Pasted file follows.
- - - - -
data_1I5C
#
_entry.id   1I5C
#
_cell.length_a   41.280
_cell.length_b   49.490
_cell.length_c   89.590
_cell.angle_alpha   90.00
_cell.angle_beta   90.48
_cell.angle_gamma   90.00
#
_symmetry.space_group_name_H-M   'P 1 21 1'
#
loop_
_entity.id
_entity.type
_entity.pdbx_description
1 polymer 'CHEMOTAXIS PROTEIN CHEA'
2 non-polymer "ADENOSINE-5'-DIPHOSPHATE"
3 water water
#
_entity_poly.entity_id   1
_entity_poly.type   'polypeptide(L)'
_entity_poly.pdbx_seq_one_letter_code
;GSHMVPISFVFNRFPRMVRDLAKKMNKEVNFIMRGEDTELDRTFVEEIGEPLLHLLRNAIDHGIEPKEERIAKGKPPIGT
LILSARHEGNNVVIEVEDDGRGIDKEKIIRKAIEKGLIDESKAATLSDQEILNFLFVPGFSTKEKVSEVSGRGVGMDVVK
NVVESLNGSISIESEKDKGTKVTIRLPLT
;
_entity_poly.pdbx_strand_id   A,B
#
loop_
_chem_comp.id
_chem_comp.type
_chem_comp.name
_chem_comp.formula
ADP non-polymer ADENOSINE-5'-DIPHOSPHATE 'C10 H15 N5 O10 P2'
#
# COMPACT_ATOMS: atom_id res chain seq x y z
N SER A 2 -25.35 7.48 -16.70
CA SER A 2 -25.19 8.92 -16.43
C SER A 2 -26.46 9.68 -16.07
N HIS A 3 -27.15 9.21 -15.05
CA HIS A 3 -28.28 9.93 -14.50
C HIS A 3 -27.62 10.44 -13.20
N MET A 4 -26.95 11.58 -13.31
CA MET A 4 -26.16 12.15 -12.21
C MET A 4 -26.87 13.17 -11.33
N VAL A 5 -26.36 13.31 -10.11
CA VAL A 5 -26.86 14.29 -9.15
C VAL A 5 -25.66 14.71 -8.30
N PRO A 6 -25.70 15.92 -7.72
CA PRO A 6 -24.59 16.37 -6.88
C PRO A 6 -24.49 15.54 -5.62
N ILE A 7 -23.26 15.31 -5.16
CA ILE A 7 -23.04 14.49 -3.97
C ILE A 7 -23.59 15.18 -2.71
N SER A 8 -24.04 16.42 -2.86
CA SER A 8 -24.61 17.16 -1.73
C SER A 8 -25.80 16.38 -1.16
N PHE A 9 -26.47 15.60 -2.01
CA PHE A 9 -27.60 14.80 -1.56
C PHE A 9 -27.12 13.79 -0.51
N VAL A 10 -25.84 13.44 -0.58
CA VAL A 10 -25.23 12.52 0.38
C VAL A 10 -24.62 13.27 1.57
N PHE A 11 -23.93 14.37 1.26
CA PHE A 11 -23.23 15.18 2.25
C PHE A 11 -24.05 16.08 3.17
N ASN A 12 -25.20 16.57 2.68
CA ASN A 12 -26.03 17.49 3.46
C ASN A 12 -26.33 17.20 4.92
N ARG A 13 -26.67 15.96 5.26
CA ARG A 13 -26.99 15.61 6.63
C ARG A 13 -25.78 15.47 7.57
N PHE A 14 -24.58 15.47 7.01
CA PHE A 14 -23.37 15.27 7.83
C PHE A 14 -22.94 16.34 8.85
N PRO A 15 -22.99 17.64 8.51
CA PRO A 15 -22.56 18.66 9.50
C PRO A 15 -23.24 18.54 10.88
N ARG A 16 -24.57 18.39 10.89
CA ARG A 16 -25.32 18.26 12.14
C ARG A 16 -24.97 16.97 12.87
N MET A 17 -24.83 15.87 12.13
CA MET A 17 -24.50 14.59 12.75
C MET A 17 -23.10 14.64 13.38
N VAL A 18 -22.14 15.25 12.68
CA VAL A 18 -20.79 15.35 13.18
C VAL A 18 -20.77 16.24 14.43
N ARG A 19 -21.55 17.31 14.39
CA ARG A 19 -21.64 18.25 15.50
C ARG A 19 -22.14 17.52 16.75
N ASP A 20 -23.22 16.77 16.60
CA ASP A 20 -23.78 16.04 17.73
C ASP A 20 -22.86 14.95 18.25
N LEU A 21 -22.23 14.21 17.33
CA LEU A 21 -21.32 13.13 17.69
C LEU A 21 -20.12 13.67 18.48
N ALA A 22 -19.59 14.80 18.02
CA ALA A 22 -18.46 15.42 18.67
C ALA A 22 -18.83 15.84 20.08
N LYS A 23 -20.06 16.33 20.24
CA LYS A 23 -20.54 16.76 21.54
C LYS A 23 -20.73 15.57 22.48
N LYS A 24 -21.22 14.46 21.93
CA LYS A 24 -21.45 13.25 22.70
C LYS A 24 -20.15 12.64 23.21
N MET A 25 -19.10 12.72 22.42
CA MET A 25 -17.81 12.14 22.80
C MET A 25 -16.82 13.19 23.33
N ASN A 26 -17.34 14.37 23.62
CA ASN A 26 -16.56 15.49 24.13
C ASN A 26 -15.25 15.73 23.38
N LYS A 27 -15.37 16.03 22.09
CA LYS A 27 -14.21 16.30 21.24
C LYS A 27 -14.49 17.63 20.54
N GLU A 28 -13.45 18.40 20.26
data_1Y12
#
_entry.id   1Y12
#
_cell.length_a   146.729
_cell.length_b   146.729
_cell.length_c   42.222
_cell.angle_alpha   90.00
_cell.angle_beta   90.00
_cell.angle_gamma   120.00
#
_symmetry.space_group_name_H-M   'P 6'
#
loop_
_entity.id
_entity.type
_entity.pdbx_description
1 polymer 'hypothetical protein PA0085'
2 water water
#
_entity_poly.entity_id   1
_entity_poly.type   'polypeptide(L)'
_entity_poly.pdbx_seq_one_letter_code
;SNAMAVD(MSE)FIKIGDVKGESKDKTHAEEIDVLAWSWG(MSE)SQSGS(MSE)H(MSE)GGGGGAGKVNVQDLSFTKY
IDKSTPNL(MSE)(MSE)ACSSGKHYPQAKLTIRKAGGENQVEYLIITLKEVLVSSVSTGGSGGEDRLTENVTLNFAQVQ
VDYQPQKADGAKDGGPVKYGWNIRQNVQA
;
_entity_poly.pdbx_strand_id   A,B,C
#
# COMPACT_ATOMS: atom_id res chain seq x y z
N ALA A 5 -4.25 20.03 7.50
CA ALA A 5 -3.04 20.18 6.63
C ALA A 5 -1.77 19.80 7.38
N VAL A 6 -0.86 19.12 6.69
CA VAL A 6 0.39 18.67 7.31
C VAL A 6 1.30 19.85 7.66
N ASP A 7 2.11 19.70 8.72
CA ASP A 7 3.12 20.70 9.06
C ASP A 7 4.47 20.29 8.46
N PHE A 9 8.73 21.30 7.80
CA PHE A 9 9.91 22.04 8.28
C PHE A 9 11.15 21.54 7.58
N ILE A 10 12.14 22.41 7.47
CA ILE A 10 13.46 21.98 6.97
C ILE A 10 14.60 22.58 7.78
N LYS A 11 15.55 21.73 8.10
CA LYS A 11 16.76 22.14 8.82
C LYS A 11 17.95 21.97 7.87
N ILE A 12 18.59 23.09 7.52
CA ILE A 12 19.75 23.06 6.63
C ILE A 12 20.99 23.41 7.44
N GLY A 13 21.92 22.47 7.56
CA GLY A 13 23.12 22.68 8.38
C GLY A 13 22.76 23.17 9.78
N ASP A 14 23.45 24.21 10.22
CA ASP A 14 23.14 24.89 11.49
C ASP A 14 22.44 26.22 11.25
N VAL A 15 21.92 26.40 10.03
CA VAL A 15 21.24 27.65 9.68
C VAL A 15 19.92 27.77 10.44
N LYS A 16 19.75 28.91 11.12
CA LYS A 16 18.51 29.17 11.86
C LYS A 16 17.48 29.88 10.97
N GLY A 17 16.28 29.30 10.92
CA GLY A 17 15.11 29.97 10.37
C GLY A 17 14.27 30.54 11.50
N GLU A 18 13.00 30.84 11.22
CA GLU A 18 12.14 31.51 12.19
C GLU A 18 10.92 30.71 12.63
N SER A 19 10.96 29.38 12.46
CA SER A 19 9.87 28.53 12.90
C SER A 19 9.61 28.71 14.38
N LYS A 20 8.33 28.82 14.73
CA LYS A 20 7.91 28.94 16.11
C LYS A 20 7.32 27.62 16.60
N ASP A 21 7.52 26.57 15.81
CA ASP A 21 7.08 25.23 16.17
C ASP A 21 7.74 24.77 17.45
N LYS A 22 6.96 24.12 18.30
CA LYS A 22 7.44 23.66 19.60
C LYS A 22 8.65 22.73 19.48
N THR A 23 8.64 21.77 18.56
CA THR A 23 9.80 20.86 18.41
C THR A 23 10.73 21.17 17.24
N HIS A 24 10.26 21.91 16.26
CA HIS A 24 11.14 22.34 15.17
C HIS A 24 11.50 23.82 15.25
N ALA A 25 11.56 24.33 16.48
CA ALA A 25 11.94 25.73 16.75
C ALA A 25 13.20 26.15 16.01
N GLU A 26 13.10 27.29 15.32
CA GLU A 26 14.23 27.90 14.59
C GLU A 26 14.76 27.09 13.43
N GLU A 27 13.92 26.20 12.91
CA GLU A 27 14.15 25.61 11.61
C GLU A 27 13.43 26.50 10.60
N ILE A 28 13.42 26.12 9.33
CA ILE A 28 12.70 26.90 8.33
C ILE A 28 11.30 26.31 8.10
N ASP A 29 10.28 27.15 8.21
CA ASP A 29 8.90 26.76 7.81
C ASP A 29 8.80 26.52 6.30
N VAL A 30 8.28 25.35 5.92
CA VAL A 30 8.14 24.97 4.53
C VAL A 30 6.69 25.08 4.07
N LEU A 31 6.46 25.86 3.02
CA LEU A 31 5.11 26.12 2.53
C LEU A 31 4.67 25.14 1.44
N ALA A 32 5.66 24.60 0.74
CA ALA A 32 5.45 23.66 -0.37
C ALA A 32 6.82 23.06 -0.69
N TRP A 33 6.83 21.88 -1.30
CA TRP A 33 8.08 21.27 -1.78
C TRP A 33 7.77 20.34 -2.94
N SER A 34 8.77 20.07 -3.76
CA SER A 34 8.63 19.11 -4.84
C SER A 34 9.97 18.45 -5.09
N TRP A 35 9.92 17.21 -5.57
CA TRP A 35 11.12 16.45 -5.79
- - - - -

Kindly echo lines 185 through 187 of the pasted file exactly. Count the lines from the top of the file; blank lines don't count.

CA GLU A 18 12.14 31.51 12.19
C GLU A 18 10.92 30.71 12.63
N SER A 19 10.96 29.38 12.46